WASHINGTON – Four months after the USA PATRIOT Act was rushed to the president’s desk, few of those affected by the sweeping anti-terrorism law know how to comply with it.
The government has not provided the guidance that individuals and institutions need to prepare, say private groups, and Congress is still dallying with a companion bill that would spell out many of the details.
“I had to read about this thing in Science magazine,” said Towson University microbiologist Barry Margulies, who worries about the effect the law might have on his work with a human herpes virus. “I didn’t hear anything from the government.”
Signed into law on Oct. 26, after less than six weeks of work, the Uniting and Strengthening America by Providing Appropriate Tools Required to Intercept and Obstruct Terrorism Act runs to 133 pages. But those pages only lay out the goals — details are yet to come.
For scientific research, for example, the act makes it a crime for certain categories of people to possess or handle pathogens on the government’s “select agents” list. People from seven countries suspected of cooperating with terrorists are now banned from handling the agents, along with people who were dishonorably discharged from the military, those with “mental defects” and felons.
But no one has said, for example, how universities are supposed to find out if a worker or applicant had ever been to mental hospital, said George Leventhal, a policy analyst at the Association of American Universities.
For Internet service providers, the act provides new circumstances under which federal law enforcers may intercept the communications of suspected computer hackers and cyber-terrorists, including communications held at universities, without first getting a court order.
But if Internet service providers were asked about the act, most would say they “haven’t a clue as to what it is,” said Donald Withers, Maryland chapter president of an alliance of businesses, academic institutions and law enforcement agencies that collaborate on computer-security issues.
“They think the FBI and the Secret Service, if you tell them anything, are going to knock the door down and take your computer,” said Withers, who noted that membership in his group doubled after its January meeting on the Patriot act.
Andy Johnston, security supervisor for the University of Maryland Baltimore County’s Office of Information Technology, said he has had an employee combing the actual language of the act since January.
“I don’t know anyone on campus who understands what it means,” including the campus’s lawyers, Johnston said.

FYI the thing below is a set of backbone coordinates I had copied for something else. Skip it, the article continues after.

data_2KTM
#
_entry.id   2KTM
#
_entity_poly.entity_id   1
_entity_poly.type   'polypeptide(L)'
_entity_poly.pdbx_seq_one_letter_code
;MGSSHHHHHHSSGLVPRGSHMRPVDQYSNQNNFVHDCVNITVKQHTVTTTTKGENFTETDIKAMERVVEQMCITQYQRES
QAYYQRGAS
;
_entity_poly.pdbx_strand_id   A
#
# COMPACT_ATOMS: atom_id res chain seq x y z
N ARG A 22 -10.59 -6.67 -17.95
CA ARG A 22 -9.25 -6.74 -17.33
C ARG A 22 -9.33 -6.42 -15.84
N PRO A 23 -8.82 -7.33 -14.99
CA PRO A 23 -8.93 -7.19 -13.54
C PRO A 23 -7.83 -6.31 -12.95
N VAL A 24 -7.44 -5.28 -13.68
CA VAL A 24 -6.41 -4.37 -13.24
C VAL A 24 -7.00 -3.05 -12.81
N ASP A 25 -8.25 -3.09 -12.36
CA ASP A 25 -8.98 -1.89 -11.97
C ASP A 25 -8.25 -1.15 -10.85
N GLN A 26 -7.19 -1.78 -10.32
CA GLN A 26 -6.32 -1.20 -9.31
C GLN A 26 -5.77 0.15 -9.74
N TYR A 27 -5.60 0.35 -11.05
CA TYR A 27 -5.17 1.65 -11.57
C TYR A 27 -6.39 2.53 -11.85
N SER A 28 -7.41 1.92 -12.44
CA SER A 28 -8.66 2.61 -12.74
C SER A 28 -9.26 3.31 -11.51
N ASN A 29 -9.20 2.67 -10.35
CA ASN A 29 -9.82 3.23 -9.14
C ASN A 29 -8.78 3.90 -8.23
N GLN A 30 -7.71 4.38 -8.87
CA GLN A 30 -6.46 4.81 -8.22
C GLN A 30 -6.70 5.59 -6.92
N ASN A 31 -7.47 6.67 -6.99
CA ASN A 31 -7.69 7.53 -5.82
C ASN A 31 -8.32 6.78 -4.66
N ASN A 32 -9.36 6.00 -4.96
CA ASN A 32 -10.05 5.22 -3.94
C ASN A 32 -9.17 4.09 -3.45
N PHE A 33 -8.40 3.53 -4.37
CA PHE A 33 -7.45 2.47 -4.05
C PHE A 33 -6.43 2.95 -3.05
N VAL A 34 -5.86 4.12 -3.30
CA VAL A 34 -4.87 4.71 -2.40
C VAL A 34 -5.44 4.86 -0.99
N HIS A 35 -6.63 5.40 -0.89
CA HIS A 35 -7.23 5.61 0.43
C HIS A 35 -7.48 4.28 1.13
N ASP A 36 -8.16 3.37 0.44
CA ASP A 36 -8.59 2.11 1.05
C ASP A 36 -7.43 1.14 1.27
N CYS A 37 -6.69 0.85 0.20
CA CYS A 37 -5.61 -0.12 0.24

He wondered, for example, whether non-citizens and citizens get the same treatment under the act or if a university should internally police its computer users before law enforcement asks them to focus on a specific case.
And those are the legal details. Johnston said the language of the law is not explicit enough to implement from a technical standpoint.
Even government officials are stumped. The Army Medical Research Institute for Infectious Diseases in Fort Detrick, for example, does not yet know if the act even applies to its labs and personnel, said an official there. Institute staff even attended a Feb. 13 meeting with other federal labs that possess select agents to discuss the act.
The official said the Army institute just sent the document out for a legal interpretation last week. “The document itself was very lengthy” and written in “attorney-speak,” she said.
Even after his department met on the act last month, no action was taken, said University of Maryland microbiologist Dan Stein. He said several types of people could handle select agents on campus — faculty research assistants, guest workers and contract workers — but officials are not quite sure what they have.
Stein, a professor of cell biology and molecular genetics who also chairs part of the university’s Bio-Safety Committee, said there are no further meetings planned on the topic.
University of Maryland Bio-Safety Officer Janet Peterson said the university has taken no action on the Act, as they are “just waiting” for the necessary regulations.
She said the university did not know if the burden of worker checking will fall on it or on the Justice Department. Peterson said the university does not currently do background checks on personnel who handle biological agents.
Overall, however, Leventhal and others had no criticism for Congress’ pace and handling of lab and research security legislation.
“I think they want to make sure it’s right,” Leventhal said.